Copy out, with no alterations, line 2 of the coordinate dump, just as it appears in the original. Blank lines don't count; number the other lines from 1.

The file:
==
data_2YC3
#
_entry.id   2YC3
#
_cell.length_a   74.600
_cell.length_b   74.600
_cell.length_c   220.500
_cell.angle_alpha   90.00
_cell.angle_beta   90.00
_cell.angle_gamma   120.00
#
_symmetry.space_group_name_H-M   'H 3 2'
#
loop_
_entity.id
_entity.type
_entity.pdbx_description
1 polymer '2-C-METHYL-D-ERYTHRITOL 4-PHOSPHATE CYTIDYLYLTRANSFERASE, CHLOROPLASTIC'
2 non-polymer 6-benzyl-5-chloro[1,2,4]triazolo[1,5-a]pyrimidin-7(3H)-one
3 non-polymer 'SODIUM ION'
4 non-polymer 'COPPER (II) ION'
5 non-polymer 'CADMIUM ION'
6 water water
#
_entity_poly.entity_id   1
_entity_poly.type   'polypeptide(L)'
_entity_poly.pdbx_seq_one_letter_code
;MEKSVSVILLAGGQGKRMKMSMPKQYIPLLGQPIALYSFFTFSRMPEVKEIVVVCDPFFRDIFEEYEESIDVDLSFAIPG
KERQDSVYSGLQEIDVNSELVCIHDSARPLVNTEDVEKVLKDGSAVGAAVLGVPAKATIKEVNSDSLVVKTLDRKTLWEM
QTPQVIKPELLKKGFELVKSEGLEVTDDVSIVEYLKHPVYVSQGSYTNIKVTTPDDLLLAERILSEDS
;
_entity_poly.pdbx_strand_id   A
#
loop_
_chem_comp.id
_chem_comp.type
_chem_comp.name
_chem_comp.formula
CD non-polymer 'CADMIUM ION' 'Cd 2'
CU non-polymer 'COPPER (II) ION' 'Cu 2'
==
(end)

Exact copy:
#